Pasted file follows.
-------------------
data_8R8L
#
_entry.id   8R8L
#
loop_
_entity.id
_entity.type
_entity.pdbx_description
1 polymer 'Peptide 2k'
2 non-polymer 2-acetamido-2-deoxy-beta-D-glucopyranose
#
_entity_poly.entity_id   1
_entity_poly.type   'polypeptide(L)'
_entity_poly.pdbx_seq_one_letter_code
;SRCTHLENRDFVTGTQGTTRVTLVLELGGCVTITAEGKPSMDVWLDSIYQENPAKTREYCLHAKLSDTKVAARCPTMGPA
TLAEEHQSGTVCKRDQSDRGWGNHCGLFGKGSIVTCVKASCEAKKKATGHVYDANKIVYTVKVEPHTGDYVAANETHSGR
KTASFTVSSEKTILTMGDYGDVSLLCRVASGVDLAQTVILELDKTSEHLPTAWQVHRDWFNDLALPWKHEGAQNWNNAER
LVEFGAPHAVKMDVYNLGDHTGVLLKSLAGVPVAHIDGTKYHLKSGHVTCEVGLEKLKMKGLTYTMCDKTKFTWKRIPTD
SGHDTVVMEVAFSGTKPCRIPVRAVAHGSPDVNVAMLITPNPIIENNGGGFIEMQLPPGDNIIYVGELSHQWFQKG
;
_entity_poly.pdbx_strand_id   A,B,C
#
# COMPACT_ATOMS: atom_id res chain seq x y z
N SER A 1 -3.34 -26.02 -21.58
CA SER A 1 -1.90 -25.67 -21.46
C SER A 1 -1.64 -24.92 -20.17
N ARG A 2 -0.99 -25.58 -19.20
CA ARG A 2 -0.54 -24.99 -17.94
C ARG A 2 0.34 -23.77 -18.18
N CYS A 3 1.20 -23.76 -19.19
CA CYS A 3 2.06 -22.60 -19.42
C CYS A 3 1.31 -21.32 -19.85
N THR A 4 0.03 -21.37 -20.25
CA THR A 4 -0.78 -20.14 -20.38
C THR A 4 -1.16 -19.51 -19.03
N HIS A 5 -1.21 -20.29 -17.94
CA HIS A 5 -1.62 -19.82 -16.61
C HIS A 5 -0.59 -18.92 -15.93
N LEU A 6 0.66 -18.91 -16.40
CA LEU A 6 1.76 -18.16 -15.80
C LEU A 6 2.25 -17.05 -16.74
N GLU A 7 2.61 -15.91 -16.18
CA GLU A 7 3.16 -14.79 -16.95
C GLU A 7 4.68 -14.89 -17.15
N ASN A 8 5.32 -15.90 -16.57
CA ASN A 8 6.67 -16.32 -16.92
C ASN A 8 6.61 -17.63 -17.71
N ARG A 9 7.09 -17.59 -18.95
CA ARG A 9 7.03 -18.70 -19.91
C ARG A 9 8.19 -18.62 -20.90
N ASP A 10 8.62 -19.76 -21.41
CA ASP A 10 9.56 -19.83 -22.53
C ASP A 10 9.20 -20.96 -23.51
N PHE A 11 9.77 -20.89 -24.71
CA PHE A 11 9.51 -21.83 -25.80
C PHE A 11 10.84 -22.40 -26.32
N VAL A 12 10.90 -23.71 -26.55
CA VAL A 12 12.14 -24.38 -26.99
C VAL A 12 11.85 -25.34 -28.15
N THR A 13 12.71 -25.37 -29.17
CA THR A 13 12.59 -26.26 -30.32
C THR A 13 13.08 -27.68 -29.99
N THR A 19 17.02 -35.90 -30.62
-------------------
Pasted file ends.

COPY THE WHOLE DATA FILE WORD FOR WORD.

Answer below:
data_8R8L
#
_entry.id   8R8L
#
loop_
_entity.id
_entity.type
_entity.pdbx_description
1 polymer 'Peptide 2k'
2 non-polymer 2-acetamido-2-deoxy-beta-D-glucopyranose
#
_entity_poly.entity_id   1
_entity_poly.type   'polypeptide(L)'
_entity_poly.pdbx_seq_one_letter_code
;SRCTHLENRDFVTGTQGTTRVTLVLELGGCVTITAEGKPSMDVWLDSIYQENPAKTREYCLHAKLSDTKVAARCPTMGPA
TLAEEHQSGTVCKRDQSDRGWGNHCGLFGKGSIVTCVKASCEAKKKATGHVYDANKIVYTVKVEPHTGDYVAANETHSGR
KTASFTVSSEKTILTMGDYGDVSLLCRVASGVDLAQTVILELDKTSEHLPTAWQVHRDWFNDLALPWKHEGAQNWNNAER
LVEFGAPHAVKMDVYNLGDHTGVLLKSLAGVPVAHIDGTKYHLKSGHVTCEVGLEKLKMKGLTYTMCDKTKFTWKRIPTD
SGHDTVVMEVAFSGTKPCRIPVRAVAHGSPDVNVAMLITPNPIIENNGGGFIEMQLPPGDNIIYVGELSHQWFQKG
;
_entity_poly.pdbx_strand_id   A,B,C
#
# COMPACT_ATOMS: atom_id res chain seq x y z
N SER A 1 -3.34 -26.02 -21.58
CA SER A 1 -1.90 -25.67 -21.46
C SER A 1 -1.64 -24.92 -20.17
N ARG A 2 -0.99 -25.58 -19.20
CA ARG A 2 -0.54 -24.99 -17.94
C ARG A 2 0.34 -23.77 -18.18
N CYS A 3 1.20 -23.76 -19.19
CA CYS A 3 2.06 -22.60 -19.42
C CYS A 3 1.31 -21.32 -19.85
N THR A 4 0.03 -21.37 -20.25
CA THR A 4 -0.78 -20.14 -20.38
C THR A 4 -1.16 -19.51 -19.03
N HIS A 5 -1.21 -20.29 -17.94
CA HIS A 5 -1.62 -19.82 -16.61
C HIS A 5 -0.59 -18.92 -15.93
N LEU A 6 0.66 -18.91 -16.40
CA LEU A 6 1.76 -18.16 -15.80
C LEU A 6 2.25 -17.05 -16.74
N GLU A 7 2.61 -15.91 -16.18
CA GLU A 7 3.16 -14.79 -16.95
C GLU A 7 4.68 -14.89 -17.15
N ASN A 8 5.32 -15.90 -16.57
CA ASN A 8 6.67 -16.32 -16.92
C ASN A 8 6.61 -17.63 -17.71
N ARG A 9 7.09 -17.59 -18.95
CA ARG A 9 7.03 -18.70 -19.91
C ARG A 9 8.19 -18.62 -20.90
N ASP A 10 8.62 -19.76 -21.41
CA ASP A 10 9.56 -19.83 -22.53
C ASP A 10 9.20 -20.96 -23.51
N PHE A 11 9.77 -20.89 -24.71
CA PHE A 11 9.51 -21.83 -25.80
C PHE A 11 10.84 -22.40 -26.32
N VAL A 12 10.90 -23.71 -26.55
CA VAL A 12 12.14 -24.38 -26.99
C VAL A 12 11.85 -25.34 -28.15
N THR A 13 12.71 -25.37 -29.17
CA THR A 13 12.59 -26.26 -30.32
C THR A 13 13.08 -27.68 -29.99
N THR A 19 17.02 -35.90 -30.62